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Sinclair Cares: Type 1 diabetes

You may think diabetes is a disease that affects mostly older people but in this ‘Sinclair Cares’ report, Jennifer Gilbert explains that Type 1 diabetes, dramatically affects of the lives of many children.

BALTIMORE (WBFF) -- November is Diabetes Awareness Month.

Working in partnership with our parent company, Sinclair Broadcast Group, we want to keep you informed about important health matters.

You may think diabetes is a disease that affects mostly older people but in this ‘Sinclair Cares’ report, Jennifer Gilbert explains that Type 1 diabetes, dramatically affects of the lives of many children.

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Thirteen-year-old Daniel Burns is tough on the soccer field and in life. His toughest opponent is one he’s faced since he was five-years-old.

The challenges began with telltale symptoms.

“The teachers at preschool said, he's really peeing a lot and at first we thought he was just trying to get out of taking a nap,” Daniel’s mom, Carolyn said. “But we listened, and he's really peeing.”

After a visit to the pediatrician Daniel was rushed to the hospital, with a diagnosis that shocked his parents.

Daniel was diagnosed with Type 1 diabetes--also known as juvenile diabetes. It strikes one in 400 children and can also start in adulthood. It means that something triggers the body to develop antibodies that destroy the cells that make insulin, a hormone necessary to break down the food we eat, and nourish our bodies.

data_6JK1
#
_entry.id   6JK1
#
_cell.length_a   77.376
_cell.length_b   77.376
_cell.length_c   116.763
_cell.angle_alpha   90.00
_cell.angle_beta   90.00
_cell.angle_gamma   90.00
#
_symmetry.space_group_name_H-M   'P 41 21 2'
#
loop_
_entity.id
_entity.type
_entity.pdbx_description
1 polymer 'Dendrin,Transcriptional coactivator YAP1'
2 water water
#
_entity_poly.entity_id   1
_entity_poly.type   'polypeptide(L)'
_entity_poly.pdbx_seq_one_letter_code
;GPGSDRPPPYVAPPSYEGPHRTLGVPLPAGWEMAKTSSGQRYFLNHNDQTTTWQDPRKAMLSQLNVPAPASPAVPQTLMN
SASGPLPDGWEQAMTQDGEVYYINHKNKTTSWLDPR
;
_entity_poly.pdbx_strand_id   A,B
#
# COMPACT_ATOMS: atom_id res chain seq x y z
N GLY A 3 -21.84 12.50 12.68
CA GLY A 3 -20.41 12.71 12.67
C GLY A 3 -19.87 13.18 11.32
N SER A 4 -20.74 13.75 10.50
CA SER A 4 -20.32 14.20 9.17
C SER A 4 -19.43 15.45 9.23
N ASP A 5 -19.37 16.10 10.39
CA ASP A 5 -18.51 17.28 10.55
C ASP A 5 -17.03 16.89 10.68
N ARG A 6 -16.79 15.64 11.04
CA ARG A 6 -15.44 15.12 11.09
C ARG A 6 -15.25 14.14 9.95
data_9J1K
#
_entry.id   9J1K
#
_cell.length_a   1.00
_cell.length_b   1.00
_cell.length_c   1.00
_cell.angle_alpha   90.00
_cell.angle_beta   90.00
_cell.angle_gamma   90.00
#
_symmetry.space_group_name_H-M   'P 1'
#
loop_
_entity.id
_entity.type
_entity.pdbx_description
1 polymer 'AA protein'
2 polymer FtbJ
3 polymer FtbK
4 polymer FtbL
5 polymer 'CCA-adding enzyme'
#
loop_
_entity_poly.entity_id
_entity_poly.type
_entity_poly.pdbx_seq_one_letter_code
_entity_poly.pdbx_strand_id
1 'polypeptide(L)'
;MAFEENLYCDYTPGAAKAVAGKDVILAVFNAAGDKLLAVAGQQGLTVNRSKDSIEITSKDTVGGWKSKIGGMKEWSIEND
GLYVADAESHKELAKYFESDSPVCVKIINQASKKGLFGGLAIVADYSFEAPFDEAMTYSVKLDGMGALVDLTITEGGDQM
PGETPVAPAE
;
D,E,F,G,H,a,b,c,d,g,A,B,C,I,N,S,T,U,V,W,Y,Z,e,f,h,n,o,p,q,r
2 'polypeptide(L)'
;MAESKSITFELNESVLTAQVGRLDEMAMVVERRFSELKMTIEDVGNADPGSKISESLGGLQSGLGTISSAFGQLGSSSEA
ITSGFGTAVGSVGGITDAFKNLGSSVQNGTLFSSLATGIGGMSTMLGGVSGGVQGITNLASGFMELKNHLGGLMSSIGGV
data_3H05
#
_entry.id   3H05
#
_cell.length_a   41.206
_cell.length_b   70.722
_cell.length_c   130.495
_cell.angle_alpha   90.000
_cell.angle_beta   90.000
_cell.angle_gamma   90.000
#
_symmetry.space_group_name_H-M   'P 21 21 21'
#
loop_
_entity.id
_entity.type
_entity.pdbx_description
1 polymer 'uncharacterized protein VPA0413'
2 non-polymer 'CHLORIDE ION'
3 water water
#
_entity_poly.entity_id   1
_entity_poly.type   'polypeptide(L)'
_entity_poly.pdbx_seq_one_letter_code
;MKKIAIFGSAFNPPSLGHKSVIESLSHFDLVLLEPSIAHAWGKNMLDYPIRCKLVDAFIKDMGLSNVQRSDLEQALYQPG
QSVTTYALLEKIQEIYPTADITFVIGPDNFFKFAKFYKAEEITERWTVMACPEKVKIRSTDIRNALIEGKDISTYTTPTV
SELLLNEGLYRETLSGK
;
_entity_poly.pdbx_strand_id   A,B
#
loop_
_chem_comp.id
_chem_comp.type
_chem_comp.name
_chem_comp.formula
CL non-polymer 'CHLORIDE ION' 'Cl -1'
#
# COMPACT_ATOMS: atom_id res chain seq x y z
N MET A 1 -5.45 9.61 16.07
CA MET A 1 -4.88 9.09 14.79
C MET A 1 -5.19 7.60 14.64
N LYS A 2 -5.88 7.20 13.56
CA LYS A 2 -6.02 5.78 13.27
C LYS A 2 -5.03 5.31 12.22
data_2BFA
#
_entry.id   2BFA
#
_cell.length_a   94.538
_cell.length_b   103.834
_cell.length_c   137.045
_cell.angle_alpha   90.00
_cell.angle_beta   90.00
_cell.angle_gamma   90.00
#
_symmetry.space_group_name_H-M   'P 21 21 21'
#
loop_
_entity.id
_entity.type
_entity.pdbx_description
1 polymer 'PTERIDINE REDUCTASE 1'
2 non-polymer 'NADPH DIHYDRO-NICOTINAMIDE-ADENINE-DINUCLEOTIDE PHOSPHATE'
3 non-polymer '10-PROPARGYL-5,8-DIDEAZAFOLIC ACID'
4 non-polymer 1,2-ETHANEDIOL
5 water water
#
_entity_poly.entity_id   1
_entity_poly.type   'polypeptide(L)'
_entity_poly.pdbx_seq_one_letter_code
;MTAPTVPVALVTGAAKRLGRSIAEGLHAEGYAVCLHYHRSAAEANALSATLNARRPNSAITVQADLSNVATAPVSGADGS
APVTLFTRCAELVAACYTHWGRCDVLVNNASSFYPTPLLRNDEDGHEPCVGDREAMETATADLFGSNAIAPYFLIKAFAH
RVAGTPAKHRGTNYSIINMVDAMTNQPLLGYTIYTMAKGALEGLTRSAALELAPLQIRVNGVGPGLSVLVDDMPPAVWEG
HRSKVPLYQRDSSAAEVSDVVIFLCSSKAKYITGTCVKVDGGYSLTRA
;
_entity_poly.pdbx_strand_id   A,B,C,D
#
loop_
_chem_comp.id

Recognizing the symptoms early can avoid serious complications.

If a child starts to drink more and urinate more, parents should get them to the doctor, pediatrician or emergency room early on for a checkup.

For Daniel, that trip to the hospital turned into a three-day stay at Sinai Hospital in Baltimore, where he and his parents could learn to manage a disease for the rest of his life.

“I remember at first having to practice giving shots through an orange, when I first got diagnosed,” Daniel says.

Now, this 7th grader's life revolves around finger sticks, insulin doses and blood sugar levels. He has to check his blood sugar at least eight times a day and, even with a glucose monitor, it still requires finger sticks.

“I've kind of gotten used to it,” Daniel says. “It's just something I live with.”

It means insulin doses, every time he eats and other times, if his blood sugar is too high. Technology has made things easier; the insulin now administered through a pump instead of shots.

Even though Daniel has missed his share of birthday parties, and sleepovers he has an important message for other kids with diabetes; “Just be yourself, and don't think that you are any different than any other kids.”

Daniel faces his disease with the same perseverance he shows on the soccer field. Taking on a tough opponent, determined to win.

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